[cap-talk] More Heresey: ACLs not inherently bad
zarutian+cap-talk at gmail.com
Wed Sep 10 11:34:11 CDT 2008
2008/9/10 John Carlson <john.carlson3 at sbcglobal.net>:
> On Sep 10, 2008, at 3:30 AM, Jonathan S. Shapiro wrote:
>> On Tue, 2008-09-09 at 20:30 -0700, Charles Landau wrote:
>>> Jed Donnelley wrote:
>>>> Sorry - I was clear on that. I shouldn't have included the leaf
>>>> object in the above <> (see below as to what I was thinking). What
>>>> I don't understand is how such a directory-like object distinguishes
>>>> between a fetch by the "new process" from a fetch by some other
>>>> process (old process). Are you imagining some Horton-like mechanism
>>>> where the relevant processes get different capabilities to the
>>>> directory-like object so that the directory-like object can
>>>> distinguish the fetches?
>>> Each time you pass a different set of capabilities to a process, you
>>> construct a new directory-like object that will give access to that
>>> So in general, different processes will receive capabilities to
>>> different directory-like objects. It needn't use Horton.
>> This is precisely the operation that is both performance prohibitive
>> (human) complexity prohibitive. It will turn out that humans can't
>> the necessary decisions to decide what goes in to those directories.
> If you use search as a way to create a directory, you can store your
> search terms and a swiss number for the namespace you are searching in
> your object referred to by your capability.
Would work similar to Smart Folders in Mac OS X Leopard, yes?
> If you are passing
> capabilities as data, you can seal the capability, so that you know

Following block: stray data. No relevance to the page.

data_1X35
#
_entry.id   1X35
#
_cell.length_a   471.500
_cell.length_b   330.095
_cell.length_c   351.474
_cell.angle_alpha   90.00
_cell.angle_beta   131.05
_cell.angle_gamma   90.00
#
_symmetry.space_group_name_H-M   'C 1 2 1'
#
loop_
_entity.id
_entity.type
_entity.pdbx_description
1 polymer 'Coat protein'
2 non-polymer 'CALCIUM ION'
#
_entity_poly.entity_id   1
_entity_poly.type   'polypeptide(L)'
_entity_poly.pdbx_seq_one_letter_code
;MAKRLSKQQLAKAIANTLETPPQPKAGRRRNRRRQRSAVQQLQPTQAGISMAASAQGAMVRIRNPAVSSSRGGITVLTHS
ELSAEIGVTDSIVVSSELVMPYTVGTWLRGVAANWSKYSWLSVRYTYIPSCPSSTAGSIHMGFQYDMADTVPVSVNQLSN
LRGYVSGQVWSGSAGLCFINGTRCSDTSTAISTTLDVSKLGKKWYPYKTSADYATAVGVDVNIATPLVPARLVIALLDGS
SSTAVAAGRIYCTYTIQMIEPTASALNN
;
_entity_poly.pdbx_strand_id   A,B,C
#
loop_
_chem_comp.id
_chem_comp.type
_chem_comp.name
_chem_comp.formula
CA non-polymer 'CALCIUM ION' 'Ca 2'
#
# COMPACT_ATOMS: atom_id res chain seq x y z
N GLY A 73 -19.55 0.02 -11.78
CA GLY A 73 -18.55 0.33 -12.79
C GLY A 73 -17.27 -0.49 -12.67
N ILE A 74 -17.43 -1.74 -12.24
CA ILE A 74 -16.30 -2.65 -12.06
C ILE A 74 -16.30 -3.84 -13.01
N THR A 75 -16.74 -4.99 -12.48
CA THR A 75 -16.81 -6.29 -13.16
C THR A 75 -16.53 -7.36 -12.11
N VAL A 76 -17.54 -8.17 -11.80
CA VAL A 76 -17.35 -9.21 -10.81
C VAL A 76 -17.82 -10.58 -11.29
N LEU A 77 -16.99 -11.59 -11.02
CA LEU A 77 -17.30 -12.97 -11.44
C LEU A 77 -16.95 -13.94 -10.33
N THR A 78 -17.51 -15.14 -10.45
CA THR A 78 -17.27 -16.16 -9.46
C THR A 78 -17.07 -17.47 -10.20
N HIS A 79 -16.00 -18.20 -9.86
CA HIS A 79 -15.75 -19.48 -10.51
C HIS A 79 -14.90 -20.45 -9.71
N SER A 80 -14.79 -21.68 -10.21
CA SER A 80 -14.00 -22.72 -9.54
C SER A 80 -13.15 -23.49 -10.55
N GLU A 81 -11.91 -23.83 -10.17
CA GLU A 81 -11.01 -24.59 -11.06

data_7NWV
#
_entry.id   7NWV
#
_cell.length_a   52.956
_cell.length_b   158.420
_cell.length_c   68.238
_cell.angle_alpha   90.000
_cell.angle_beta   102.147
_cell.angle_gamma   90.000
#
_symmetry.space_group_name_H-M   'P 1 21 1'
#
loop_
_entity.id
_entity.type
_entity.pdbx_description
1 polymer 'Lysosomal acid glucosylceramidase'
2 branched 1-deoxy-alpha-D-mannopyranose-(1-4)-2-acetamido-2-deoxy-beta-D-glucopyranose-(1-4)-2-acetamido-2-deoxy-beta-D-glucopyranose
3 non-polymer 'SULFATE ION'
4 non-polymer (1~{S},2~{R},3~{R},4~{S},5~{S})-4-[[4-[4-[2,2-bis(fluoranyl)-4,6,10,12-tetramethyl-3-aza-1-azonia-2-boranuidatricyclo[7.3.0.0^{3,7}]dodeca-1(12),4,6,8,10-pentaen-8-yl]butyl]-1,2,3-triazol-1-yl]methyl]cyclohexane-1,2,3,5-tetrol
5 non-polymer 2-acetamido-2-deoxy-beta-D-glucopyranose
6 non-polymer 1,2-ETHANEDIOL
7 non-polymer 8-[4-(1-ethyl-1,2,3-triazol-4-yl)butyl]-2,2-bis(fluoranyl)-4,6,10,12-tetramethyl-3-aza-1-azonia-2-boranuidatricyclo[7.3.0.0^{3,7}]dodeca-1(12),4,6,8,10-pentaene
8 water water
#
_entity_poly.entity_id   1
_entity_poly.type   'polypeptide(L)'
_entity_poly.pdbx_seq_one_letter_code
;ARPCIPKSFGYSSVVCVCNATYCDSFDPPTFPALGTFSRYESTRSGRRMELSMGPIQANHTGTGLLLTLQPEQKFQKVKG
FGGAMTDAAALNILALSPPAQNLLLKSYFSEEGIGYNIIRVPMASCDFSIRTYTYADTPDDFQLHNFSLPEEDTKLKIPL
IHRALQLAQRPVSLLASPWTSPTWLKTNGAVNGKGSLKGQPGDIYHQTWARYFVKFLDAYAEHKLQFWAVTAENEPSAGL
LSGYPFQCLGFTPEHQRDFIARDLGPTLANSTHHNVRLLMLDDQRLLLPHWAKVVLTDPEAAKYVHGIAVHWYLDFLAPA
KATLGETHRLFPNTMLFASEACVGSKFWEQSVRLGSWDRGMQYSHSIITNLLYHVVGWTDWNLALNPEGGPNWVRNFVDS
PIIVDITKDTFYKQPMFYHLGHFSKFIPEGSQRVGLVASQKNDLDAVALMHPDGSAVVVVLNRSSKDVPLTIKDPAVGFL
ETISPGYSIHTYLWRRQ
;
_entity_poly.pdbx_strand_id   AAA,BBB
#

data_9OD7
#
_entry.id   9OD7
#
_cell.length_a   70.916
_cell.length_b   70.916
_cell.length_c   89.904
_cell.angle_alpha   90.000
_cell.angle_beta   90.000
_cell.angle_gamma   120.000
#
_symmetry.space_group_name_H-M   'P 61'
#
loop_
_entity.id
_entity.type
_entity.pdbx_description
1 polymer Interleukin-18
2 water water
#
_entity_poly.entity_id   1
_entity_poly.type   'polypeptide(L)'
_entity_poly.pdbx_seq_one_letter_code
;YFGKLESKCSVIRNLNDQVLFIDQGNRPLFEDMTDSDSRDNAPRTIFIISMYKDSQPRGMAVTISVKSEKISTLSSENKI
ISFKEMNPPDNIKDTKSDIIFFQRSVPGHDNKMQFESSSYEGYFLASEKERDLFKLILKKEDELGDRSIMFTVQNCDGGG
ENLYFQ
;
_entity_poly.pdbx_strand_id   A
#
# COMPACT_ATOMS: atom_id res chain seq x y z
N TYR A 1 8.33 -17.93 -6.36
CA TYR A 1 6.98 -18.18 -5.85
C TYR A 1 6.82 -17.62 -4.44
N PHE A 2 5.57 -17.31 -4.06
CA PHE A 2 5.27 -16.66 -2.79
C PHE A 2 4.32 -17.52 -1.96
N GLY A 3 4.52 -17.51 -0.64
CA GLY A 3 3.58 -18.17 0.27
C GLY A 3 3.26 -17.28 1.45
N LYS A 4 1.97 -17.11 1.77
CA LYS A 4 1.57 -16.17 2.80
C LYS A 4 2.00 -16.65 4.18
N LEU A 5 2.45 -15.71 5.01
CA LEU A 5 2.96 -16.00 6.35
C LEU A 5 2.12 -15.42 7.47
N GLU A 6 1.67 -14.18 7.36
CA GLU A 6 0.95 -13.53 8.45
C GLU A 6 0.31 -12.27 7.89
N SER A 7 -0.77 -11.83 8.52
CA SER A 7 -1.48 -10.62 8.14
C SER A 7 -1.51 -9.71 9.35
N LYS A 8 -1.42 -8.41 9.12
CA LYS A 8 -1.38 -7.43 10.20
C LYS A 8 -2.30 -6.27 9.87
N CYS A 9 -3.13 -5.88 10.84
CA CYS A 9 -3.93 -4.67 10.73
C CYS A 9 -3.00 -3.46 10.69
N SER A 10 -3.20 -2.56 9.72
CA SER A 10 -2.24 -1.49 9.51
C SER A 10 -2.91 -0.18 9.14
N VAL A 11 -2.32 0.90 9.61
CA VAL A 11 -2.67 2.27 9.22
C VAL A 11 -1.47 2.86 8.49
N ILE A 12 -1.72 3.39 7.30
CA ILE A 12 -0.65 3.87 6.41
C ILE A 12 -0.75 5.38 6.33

> that when you get the capability back, you can unseal it and know you
> are the originator.
> To define the search terms, you may use any method you choose:
> keywords, SQL, XML, etc. etc.
> I realize that this has been shot down in the past. I guess I don't
> get why this is so against the capabilities community idea of a secure
> system. What is wrong with a query as a capability? Why must I use a
> If you want a method, store the method name (say as a swiss number)
> along with search terms somewhere and use the method name when you are
> communicating. I don't really see the difference. Is there a
> It really is as simple as what Jed describes in his Managing Domains
link to that paper please?
So, how are ACL lists on folders and files different from directories
constructed as described above? (Either via search-term smart folder
or directories created for each subject using them)
Perhaps ACLs are preferred due to the ease of common space mapping,
that is users on one
UNIX machine can refer to the same thing because that thing is in an
globally shared namespace. ACLs then work like bouncers' lists at
entrances to some subdirectories.
just my 0.0002 grams of gold ;-)
More information about the cap-talk